$40 Switch For A $35 Saw

junquecol

Bruce
User
Somewhere in the late 90's, or early 2000's, I bought a used DeWalt 364 circular saw from pawn shop for $35. Fast forward to today, and it needs a new switch. Switch cost about $40, plus sales tax, which means switch costs more than I paid for the saw. In the 70's we used B&D's Super Saw Cats, which morphed into the DeWalt 364. They used this same switch, which at that time cost around twelve bucks. Inflation at work! I would mothball this saw, except I have several different lengths of straight edge guides that are made specifically for this saw. Cost of building new guides would be more than a new switch. Even though I'm nearing the end of life, I try to keep all my tools in working order. After I'm gone, kids will probably sell this saw at yard sale for ten bucks +/-.
 

mkepke

Mark
Senior User
Love the old Sawcats. We used them in novice carpentry school back in the 90s - they were old then.

-Mark
 

1075tech

Tim
User
Can you take the switch out and take it apart?

I have a ~25 y/o Craftsman table saw that stopped working. Checked it out. No continuity through the switch.

I was looking it over trying to find numbers on it to see if I could find a compatible replacement when I noticed that it came apart.

Took it apart and it had just enough fine sawdust in it that the contactor wouldn't make.

Cleaned it out, tested it, re-installed, back in business.
 

junquecol

Bruce
User
Took it apart, and switch still contained grease, and no saw dust. The grease is because it's a snap action switch. This saw has an electric brake, which puts a tremedious load on the contacts when energized. One of the contacts was completely worn thru. Other than price of switch, can't complain. When I bought this saw, new they were retailing for around $140. Made me hundreds of thousands during my working years building cabinets, houses, etc. Still have two Saw Cats, along with two Skill 77's.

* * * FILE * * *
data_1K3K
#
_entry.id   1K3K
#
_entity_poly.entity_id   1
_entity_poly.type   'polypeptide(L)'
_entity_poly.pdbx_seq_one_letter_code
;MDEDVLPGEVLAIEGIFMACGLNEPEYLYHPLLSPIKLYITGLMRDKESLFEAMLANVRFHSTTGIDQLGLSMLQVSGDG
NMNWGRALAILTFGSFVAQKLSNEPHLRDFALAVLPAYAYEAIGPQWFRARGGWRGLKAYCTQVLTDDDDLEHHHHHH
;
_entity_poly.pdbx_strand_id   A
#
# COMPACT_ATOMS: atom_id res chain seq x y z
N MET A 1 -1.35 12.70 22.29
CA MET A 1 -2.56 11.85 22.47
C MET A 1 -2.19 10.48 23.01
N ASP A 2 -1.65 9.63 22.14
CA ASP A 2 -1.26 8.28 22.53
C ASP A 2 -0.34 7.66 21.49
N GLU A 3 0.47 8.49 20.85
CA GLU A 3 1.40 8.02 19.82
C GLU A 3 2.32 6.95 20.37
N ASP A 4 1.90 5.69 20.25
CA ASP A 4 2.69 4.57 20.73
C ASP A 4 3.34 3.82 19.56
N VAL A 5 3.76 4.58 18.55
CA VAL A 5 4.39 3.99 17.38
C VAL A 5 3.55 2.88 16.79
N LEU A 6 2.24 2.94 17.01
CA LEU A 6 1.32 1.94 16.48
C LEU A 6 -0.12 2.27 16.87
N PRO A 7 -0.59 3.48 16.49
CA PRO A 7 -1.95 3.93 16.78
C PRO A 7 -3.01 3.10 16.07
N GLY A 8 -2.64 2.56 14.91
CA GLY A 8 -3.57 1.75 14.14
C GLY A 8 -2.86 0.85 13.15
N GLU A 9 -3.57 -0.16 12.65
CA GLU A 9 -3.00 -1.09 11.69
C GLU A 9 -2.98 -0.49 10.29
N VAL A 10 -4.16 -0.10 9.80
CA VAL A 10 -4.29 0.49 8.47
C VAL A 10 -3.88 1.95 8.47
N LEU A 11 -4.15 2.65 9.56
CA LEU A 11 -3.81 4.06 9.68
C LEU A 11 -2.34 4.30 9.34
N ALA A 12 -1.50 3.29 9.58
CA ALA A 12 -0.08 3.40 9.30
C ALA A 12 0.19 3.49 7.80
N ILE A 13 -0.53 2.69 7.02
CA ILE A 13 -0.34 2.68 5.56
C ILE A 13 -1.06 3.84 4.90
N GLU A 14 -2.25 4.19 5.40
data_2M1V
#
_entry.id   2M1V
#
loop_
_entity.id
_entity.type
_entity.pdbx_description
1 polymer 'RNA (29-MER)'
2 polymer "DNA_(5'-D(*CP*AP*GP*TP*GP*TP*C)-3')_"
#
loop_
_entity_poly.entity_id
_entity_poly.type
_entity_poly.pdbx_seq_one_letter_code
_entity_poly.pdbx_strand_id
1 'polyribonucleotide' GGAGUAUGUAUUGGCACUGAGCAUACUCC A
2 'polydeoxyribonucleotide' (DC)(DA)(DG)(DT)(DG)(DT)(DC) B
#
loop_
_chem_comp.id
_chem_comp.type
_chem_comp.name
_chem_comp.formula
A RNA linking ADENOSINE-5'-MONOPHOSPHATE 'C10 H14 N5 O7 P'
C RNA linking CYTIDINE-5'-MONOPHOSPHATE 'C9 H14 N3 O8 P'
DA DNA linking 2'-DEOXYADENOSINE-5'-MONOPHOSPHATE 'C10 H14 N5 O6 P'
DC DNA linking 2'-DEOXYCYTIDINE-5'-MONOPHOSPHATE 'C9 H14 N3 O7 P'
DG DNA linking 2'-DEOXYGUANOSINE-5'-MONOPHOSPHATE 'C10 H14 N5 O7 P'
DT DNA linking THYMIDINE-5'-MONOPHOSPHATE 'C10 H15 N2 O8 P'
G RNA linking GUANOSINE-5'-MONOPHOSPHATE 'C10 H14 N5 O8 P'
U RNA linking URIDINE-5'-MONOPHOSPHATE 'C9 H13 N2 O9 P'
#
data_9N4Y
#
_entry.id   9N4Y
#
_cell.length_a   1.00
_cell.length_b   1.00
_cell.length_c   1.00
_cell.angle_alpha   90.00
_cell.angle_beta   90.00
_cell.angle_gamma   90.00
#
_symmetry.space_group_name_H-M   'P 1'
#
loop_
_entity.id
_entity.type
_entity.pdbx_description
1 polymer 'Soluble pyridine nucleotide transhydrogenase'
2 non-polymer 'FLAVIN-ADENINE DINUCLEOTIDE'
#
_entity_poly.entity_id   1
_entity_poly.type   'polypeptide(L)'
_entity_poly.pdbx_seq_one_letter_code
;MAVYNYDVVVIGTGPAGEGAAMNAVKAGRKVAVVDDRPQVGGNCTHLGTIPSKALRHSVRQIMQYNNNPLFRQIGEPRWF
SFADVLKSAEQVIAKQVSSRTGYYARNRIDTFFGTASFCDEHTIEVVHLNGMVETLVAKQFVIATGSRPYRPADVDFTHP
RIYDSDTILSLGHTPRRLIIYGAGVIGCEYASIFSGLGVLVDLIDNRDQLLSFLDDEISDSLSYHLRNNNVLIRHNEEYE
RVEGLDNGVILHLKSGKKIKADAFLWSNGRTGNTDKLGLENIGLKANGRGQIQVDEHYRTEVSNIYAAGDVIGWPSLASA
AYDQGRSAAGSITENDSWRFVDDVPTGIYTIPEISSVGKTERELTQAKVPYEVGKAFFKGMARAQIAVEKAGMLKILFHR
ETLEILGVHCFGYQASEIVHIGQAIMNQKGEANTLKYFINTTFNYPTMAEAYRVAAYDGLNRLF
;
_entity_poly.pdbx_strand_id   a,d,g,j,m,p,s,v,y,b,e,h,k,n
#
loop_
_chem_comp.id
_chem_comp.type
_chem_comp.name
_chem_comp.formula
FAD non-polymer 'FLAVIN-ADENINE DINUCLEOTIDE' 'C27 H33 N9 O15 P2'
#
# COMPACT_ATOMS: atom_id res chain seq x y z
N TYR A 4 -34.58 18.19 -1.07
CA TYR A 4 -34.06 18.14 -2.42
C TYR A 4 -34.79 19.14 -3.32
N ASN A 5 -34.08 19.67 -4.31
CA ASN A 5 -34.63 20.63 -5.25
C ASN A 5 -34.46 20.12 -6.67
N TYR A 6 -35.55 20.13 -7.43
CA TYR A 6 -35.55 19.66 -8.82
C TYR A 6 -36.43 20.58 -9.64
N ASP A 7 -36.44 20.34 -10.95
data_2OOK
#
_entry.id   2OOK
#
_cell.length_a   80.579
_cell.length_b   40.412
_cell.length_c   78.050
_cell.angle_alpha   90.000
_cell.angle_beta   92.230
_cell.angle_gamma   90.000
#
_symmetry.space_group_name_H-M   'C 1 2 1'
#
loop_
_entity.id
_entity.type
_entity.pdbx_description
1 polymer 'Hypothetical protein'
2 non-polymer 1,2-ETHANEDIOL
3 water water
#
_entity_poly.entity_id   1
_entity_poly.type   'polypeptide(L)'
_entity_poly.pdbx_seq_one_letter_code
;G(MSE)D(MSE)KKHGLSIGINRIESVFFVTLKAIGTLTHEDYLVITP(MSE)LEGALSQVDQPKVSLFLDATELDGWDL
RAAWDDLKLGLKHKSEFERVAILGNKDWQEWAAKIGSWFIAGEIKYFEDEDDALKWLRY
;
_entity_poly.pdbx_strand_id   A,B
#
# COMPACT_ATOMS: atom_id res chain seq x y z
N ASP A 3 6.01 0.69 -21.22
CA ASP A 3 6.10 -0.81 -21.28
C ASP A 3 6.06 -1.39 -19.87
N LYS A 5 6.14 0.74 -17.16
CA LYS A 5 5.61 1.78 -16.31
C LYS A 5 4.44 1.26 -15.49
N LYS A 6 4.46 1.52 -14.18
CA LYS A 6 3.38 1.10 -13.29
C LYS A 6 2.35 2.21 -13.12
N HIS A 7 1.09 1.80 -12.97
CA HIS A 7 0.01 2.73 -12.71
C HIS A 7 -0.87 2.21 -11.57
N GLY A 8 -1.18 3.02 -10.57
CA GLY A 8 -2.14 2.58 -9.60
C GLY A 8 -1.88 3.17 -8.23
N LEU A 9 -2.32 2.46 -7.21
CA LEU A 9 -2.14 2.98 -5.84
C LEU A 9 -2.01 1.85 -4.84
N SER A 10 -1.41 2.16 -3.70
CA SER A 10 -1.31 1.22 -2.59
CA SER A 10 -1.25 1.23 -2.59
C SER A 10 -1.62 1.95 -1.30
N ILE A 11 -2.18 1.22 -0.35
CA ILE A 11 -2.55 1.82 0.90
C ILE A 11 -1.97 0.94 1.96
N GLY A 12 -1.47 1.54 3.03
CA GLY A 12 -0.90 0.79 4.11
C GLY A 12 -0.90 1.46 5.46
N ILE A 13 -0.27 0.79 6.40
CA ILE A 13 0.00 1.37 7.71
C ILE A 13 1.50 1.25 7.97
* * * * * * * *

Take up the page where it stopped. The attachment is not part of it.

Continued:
bob vaughan

Bob Vaughan
Senior User
Is there a photo of the switch? Often someone will have old switches in a box with no idea what tools they fit.
 

Wiley's Woodworks

Wiley
Corporate Member
Hey Bruce--From my old days in the automotive industry there is a rule of thumb that still holds true, and it applies to multiple industries: it costs 4 1/2 times as much to repair as to buy new.

The average cost of a new car today is $40,000. If you walked in the front door of a dealership and said, "I want that car on the showroom floor", you would pay $40,000 (let's not get into the extra-charge games dealerships play). If you walked in the back door to the parts and service department and said, "I want you to build me that car on the showroom floor", it would cost you $180,000, flat rated.

It is amazing in how many industries this 4.5x multiple holds true. Some of this is sneaky, underhanded, dishonest, crooked...whew, I got carried away...manufacturers' planned obsolescence; some of it is actually reflects the true cost of getting a product to the consumer because it passes through so many hands and has to be delivered, handled, stored, shipped, stocked, reshipped, commissions or profits paid, etc. all along the way. Your $35 switch X 4.5 = $157.50; not far off the cost of a new but probably not as well made saw. Buy a new motor and you'll probably be over the 4.5X formula. Such is life now. We have to pick and choose our battles.
 

Nereston

Nereston
User
I restore elderly US woodworking machinery & vises as post-retirement amusement. I have found a repaired classic will easily out-perform a new import, and the cost of repair/refurb usually to be worthwhile. I have bought rusted hulks for pennies and found the cost of a replacement guard to be far more than the machine it fits, but it makes the difference from a reusable machine and one that isn't. If any replacement parts are available, be glad. Buying donor machines can get troublesome.
 

junquecol

Bruce
User
Used to be a saying about earth moving equipment, "You buy a Cat at the dealership, and you buy an International at the parts counter
 
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junquecol

Bruce
User
Is there a photo of the switch? Often someone will have old switches in a box with no idea what tools they fit.
Anybody who has an old switch, has just that, an OLD SWITCH. Because these switches run the braking circuit, they have a semi limited lifetime. In the 70's, the company I worked for kept at least one extra switch on each truck, as they often failed. Quicker to do a field repair than to drop off at service center, which could be a hundred miles from job sites.
 

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